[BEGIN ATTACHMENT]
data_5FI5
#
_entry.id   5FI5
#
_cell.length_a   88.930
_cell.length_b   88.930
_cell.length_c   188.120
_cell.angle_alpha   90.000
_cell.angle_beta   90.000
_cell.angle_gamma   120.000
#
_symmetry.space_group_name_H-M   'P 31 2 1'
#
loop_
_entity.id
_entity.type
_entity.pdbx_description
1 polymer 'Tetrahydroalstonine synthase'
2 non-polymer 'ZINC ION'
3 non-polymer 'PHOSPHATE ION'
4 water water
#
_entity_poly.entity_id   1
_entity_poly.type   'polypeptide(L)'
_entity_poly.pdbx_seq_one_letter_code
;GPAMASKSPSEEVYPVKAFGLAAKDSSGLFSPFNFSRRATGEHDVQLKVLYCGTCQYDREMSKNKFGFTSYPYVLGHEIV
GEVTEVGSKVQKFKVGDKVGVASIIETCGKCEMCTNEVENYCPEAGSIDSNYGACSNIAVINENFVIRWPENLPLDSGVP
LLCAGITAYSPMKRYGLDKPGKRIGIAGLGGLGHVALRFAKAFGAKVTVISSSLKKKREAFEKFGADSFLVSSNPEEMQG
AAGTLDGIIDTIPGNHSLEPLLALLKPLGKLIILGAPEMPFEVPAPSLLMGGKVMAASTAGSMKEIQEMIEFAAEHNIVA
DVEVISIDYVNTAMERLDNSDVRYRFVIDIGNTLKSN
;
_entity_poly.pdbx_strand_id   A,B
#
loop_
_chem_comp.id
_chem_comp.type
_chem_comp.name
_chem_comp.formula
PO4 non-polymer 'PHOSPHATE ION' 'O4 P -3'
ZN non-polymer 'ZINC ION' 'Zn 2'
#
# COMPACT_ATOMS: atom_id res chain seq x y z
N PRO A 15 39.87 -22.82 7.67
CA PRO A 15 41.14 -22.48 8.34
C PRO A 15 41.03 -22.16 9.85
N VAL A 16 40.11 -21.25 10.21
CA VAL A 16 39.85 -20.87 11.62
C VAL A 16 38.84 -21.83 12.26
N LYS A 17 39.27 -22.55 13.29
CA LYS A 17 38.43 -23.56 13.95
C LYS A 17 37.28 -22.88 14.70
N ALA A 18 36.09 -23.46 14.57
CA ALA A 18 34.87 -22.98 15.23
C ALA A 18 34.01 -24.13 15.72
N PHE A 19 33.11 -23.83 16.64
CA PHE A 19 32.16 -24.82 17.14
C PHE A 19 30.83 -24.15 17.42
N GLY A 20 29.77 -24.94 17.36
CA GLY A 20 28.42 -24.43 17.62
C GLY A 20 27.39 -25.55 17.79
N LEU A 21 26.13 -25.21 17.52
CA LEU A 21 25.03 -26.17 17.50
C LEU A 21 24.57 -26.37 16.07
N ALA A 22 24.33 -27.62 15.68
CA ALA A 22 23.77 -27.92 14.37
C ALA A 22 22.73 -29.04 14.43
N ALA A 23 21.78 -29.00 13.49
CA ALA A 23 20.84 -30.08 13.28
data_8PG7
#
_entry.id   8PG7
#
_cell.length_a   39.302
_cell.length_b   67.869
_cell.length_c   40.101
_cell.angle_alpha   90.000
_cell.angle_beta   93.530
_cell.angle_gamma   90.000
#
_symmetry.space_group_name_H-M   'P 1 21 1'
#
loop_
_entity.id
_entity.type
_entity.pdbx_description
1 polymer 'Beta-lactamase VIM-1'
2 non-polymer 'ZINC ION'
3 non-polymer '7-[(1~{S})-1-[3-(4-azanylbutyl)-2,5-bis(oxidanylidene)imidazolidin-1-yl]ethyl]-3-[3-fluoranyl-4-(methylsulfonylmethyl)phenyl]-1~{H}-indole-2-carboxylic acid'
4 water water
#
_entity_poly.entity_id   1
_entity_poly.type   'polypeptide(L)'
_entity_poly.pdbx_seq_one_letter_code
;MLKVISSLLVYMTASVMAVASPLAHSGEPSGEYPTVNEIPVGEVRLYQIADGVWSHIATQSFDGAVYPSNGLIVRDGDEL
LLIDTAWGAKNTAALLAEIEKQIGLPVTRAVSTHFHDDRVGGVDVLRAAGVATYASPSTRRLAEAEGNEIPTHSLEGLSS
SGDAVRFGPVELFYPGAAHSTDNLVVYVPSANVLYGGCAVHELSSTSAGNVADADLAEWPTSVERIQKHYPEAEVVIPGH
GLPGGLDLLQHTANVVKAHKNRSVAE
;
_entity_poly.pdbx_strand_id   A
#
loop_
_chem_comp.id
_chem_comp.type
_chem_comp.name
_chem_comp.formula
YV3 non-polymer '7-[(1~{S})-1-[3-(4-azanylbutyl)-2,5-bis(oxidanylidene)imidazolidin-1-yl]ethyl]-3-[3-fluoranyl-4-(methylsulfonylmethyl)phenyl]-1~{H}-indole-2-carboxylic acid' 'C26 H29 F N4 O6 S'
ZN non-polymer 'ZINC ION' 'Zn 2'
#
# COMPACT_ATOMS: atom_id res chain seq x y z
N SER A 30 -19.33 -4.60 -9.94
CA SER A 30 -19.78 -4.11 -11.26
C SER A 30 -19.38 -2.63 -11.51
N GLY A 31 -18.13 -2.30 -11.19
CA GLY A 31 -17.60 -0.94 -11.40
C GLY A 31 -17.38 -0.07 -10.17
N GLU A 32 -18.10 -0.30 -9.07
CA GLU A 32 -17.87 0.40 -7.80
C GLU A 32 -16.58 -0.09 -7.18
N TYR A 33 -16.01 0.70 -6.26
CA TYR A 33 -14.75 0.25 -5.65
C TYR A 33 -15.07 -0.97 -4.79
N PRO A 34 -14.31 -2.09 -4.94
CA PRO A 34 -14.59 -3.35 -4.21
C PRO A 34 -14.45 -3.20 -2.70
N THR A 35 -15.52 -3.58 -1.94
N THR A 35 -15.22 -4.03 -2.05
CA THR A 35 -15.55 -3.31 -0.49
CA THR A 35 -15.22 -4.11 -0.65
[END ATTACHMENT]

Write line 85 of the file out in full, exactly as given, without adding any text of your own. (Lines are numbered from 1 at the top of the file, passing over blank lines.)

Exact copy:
_entity.pdbx_description